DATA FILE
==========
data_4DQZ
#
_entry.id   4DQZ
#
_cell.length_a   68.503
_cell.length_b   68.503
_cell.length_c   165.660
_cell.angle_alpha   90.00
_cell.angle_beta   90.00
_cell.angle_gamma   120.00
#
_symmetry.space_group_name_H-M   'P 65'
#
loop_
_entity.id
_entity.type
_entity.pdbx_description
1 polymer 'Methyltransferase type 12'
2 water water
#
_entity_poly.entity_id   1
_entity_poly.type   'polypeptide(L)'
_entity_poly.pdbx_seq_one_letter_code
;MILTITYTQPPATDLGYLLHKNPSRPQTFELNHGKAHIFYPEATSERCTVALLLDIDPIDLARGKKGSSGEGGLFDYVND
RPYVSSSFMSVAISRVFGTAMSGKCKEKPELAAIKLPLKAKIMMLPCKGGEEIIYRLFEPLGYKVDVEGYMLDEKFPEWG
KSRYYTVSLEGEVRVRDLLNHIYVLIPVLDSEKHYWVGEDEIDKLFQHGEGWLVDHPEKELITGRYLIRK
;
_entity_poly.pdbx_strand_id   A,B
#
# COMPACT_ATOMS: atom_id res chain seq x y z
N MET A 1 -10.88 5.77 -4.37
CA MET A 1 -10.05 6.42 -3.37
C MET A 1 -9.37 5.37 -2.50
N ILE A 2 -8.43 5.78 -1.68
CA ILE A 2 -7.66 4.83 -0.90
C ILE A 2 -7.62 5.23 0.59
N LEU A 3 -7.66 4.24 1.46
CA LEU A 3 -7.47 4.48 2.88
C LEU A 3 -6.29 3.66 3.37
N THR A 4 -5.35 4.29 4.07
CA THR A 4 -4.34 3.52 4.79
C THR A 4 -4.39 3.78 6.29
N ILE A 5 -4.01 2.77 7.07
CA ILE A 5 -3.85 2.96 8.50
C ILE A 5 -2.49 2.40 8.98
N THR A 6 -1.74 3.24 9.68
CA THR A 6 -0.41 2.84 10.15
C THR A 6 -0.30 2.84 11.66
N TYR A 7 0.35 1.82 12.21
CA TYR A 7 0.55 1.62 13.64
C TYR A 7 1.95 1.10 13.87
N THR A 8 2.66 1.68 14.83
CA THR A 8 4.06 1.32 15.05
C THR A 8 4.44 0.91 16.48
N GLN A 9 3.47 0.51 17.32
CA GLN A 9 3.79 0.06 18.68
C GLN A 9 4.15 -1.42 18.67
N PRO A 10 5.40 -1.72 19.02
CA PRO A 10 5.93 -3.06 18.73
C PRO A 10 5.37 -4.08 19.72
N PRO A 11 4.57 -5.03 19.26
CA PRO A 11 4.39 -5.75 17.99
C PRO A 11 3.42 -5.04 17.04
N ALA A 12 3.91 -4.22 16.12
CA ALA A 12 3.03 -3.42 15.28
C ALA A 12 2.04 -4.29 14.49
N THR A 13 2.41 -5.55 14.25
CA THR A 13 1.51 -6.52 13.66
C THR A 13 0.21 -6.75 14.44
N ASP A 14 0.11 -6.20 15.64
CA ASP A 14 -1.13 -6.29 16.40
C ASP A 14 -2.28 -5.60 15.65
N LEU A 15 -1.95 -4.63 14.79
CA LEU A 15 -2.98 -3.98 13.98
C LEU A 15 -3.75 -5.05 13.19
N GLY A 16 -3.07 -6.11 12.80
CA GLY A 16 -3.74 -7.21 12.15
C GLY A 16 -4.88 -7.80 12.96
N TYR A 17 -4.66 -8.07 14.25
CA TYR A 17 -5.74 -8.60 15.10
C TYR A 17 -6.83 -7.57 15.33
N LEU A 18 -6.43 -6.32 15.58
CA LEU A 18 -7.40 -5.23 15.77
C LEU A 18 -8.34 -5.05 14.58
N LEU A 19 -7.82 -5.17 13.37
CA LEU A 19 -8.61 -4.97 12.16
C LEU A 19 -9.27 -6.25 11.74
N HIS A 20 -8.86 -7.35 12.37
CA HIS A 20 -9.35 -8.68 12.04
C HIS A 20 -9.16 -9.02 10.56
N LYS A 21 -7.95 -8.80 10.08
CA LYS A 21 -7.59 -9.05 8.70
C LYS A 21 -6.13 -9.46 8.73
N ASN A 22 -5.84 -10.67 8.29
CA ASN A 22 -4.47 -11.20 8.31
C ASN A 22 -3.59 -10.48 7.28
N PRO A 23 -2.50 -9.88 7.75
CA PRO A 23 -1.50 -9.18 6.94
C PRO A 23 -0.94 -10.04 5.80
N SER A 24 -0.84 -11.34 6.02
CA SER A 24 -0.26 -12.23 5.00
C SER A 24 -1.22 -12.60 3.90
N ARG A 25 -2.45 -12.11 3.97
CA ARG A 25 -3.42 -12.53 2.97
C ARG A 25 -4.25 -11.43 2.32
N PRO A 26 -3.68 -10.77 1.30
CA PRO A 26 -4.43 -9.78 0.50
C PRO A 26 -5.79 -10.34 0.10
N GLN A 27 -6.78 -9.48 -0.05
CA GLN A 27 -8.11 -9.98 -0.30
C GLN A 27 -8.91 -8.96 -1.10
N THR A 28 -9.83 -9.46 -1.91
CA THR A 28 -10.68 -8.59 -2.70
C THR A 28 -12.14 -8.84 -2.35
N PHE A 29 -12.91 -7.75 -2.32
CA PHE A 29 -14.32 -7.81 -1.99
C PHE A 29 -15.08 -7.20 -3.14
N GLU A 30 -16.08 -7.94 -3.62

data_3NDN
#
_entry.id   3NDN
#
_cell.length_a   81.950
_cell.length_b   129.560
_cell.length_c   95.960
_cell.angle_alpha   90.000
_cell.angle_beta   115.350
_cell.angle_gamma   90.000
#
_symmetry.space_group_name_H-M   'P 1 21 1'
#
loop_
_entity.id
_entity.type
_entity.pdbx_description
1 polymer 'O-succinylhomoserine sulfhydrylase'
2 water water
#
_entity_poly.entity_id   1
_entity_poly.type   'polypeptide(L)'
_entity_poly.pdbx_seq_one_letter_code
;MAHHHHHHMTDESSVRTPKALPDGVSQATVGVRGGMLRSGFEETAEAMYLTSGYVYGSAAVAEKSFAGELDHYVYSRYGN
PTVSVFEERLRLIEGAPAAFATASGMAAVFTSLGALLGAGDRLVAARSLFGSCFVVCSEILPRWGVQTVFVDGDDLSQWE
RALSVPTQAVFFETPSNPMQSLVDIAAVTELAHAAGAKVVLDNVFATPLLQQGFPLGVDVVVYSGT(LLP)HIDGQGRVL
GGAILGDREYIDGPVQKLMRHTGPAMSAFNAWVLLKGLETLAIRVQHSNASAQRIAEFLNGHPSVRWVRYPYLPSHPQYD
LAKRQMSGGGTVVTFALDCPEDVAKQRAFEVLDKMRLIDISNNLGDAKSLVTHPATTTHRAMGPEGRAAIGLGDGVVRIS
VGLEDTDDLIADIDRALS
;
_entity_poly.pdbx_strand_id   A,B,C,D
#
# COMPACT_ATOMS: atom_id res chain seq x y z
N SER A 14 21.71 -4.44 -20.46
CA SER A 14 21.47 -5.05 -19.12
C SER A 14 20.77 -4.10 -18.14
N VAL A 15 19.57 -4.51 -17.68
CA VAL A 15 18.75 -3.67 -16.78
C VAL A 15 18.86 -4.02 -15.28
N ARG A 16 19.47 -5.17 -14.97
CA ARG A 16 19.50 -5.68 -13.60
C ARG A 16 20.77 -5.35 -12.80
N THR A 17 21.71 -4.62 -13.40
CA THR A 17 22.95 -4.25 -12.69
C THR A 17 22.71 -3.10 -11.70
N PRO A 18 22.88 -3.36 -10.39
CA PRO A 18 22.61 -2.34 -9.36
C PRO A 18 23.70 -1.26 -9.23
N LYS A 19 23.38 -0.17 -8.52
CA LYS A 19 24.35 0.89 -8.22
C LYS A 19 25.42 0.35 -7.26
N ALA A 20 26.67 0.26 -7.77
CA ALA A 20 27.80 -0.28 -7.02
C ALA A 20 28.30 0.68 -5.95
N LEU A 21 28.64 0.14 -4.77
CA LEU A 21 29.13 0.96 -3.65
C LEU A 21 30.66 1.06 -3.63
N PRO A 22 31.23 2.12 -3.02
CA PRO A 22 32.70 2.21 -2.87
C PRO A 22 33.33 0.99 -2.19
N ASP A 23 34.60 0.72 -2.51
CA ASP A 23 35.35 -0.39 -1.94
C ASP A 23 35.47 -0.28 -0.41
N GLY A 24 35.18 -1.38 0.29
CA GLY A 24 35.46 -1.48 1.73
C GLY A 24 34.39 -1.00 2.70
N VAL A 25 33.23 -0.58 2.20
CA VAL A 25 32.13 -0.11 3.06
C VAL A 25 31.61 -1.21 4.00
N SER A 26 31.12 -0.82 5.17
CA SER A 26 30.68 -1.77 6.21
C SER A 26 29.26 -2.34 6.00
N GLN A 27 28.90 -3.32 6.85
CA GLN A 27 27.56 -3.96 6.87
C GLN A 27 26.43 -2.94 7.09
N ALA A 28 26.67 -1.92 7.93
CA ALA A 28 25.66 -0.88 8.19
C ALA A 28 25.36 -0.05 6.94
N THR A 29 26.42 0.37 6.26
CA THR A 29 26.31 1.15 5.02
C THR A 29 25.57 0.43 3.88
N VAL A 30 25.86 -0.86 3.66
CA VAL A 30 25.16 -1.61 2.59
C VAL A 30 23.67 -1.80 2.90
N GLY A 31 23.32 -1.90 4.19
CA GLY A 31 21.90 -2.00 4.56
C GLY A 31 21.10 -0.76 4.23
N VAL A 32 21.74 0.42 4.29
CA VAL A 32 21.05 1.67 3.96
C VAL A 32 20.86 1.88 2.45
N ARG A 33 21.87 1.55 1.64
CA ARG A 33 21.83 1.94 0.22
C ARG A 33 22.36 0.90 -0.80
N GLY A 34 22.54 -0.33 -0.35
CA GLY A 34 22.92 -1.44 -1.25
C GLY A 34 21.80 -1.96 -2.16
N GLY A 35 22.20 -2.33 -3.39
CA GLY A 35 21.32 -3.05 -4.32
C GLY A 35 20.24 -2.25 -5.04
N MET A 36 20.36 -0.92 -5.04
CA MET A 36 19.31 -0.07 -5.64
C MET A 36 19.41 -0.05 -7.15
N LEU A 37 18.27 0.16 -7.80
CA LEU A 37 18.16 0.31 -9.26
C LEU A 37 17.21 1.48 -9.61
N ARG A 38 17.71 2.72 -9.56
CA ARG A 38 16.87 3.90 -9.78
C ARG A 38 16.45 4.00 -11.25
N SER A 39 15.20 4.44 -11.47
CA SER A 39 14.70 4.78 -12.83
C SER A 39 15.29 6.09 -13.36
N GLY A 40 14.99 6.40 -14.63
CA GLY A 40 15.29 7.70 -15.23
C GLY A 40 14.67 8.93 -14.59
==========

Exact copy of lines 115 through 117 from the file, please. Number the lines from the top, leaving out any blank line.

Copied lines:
N PHE A 29 -12.91 -7.75 -2.32
CA PHE A 29 -14.32 -7.81 -1.99
C PHE A 29 -15.08 -7.20 -3.14